We are in Vancouver for a long weekend and went to the Vancouver Art Gallery to check out their shows. On one floor I took one cellphone photo, then another, and soon was photographing every piece I walked by. I always enter a museum thinking “this time I’m not taking any photos” and then take a bunch. It becomes a burden once I’ve started—not taking a photo of pieces makes it feel like I’m letting the art slip away. The first time I think “oh just this one really interesting piece I want to remember” and then I end up taking a photo of everything I find marginally interesting or beautiful lest I forget the works. But i’m not sure photographing things is really that great a memory bank for me. I have 40,000… 40,000 photos on my computer to tidy when I get home from this holiday. That is more photos than I need of anything, and certainly the quantity of them makes finding a memorable photo of art in there difficult.
So anyway, on the next floor I decided, on the way up the escalator, that I would take no photos on that floor. Many of the pieces were incredibly, achingly beautiful and I normally would have taken photos, but I feel like not taking photos made me engage with the art more deeply. Rather than avoiding the feelings of a really overwhelming piece of art, with no apparatus between us, I simply had to feel it fully. I feel like there’s something of Barthes’ Camera Lucida in this—not photographing the art makes me feel more aware of the transitory nature of life and then the full force of how art exists my life and that space and time where I’ll see it and feel it just the once (especially if it’s a show out of town and I can’t go back to see it again).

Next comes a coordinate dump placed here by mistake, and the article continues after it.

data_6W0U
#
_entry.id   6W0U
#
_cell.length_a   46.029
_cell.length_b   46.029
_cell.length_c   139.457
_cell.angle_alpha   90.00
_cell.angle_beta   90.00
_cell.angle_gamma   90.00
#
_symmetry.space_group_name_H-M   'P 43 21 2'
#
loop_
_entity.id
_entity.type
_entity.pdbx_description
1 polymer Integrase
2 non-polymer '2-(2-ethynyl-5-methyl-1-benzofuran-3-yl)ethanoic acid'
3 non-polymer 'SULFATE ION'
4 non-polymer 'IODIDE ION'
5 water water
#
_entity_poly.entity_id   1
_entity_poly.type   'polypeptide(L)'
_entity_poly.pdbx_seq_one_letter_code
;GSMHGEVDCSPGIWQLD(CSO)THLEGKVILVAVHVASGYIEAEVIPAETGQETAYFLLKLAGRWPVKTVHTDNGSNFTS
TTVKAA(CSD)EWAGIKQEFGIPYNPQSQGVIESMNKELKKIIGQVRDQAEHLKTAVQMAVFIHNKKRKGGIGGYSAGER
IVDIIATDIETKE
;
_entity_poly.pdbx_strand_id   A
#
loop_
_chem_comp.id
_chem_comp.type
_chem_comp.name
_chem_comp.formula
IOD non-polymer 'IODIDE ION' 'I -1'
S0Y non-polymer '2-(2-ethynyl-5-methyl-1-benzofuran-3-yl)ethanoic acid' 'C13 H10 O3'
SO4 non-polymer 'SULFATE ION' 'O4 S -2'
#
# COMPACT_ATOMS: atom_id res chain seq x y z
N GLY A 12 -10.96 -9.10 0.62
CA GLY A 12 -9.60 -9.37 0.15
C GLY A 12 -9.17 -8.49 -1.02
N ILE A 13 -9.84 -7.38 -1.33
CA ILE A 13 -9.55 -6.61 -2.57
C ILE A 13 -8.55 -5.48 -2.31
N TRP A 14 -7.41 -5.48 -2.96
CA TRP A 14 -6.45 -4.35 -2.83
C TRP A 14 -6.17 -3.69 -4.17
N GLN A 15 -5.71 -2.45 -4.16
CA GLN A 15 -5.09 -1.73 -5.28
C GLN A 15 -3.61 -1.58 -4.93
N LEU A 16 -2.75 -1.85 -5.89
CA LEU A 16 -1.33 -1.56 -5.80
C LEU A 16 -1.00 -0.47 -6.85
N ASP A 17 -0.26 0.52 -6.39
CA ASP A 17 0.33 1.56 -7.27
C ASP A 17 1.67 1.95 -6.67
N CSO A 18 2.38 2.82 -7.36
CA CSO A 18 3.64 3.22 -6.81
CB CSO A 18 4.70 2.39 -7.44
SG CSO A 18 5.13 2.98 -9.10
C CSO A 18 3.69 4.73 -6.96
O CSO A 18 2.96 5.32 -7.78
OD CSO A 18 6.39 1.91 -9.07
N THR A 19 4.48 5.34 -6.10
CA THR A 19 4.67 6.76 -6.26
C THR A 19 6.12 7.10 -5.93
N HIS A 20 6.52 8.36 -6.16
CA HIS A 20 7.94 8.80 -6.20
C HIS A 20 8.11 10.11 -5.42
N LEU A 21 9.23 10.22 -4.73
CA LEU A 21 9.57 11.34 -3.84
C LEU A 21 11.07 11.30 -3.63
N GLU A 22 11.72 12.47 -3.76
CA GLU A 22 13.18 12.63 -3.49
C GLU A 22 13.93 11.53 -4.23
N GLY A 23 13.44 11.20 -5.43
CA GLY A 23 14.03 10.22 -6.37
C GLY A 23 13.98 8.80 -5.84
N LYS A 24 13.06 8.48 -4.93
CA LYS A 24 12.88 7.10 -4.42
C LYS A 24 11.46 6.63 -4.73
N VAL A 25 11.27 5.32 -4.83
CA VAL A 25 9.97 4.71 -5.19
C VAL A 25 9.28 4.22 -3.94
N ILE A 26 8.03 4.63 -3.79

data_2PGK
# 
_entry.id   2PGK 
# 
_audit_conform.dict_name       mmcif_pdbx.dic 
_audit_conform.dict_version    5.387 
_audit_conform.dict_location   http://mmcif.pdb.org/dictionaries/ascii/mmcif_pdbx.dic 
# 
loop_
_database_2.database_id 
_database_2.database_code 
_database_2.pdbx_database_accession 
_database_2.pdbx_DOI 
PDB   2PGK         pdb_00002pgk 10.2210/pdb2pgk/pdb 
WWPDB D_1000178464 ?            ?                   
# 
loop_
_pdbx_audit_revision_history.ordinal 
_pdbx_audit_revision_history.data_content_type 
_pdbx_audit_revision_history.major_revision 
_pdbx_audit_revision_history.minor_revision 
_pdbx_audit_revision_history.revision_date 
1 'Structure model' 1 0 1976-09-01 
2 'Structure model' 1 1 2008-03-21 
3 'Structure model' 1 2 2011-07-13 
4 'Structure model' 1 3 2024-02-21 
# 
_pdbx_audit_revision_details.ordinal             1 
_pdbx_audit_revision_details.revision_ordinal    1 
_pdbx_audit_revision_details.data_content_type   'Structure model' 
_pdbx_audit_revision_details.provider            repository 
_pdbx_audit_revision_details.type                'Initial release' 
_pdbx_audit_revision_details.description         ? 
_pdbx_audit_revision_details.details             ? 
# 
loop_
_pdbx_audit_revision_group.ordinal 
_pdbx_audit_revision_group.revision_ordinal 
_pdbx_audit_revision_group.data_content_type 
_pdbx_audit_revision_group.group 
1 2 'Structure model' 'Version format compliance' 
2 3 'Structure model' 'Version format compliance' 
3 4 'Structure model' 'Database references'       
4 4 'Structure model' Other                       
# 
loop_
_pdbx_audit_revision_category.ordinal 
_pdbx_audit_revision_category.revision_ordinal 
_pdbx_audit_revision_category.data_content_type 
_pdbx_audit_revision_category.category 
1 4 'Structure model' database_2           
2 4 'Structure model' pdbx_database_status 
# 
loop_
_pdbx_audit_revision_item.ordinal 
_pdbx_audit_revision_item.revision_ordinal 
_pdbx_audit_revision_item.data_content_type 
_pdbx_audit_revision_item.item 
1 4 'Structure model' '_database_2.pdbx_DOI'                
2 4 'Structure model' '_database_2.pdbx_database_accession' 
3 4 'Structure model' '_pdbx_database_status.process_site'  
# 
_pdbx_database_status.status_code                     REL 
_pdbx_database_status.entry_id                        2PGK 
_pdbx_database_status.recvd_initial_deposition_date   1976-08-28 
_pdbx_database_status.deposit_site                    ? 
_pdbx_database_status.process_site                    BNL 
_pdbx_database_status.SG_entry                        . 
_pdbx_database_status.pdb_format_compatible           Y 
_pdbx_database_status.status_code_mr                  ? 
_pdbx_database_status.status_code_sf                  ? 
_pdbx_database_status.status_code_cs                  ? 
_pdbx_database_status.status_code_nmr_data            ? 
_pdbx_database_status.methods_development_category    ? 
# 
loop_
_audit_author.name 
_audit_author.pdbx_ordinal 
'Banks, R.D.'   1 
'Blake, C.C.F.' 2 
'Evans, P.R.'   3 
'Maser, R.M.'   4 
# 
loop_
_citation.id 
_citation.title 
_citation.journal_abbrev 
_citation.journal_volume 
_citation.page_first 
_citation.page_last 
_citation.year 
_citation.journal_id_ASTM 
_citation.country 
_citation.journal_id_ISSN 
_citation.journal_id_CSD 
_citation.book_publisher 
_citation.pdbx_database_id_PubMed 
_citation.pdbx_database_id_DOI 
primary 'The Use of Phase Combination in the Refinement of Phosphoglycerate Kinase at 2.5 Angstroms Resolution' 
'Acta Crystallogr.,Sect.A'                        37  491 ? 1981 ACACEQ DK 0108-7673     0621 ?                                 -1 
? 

I have some photos from museums that are really meaningful to me. Ones of my dad, or ones of shows I saw with him, principally. The last show we saw together was Anna Torma at the Esker, and I was really emotionally affected when I saw on his camera the photos he had taken of the show. I’m not sure if he ever had the opportunity to go back and look at them, as he took them relatively soon before he passed away. They’re a little blurry—his hands a little unsteady from the side effects of chemo, so there’s strong evidence of him in those photos. So I don’t want to be dismissive of the potential power of taking some photos of art in galleries. But for me there is a balance between avoiding taking photos in a way that wrecks or undermines the experience of the art, and taking photos that really do or will mean something to me.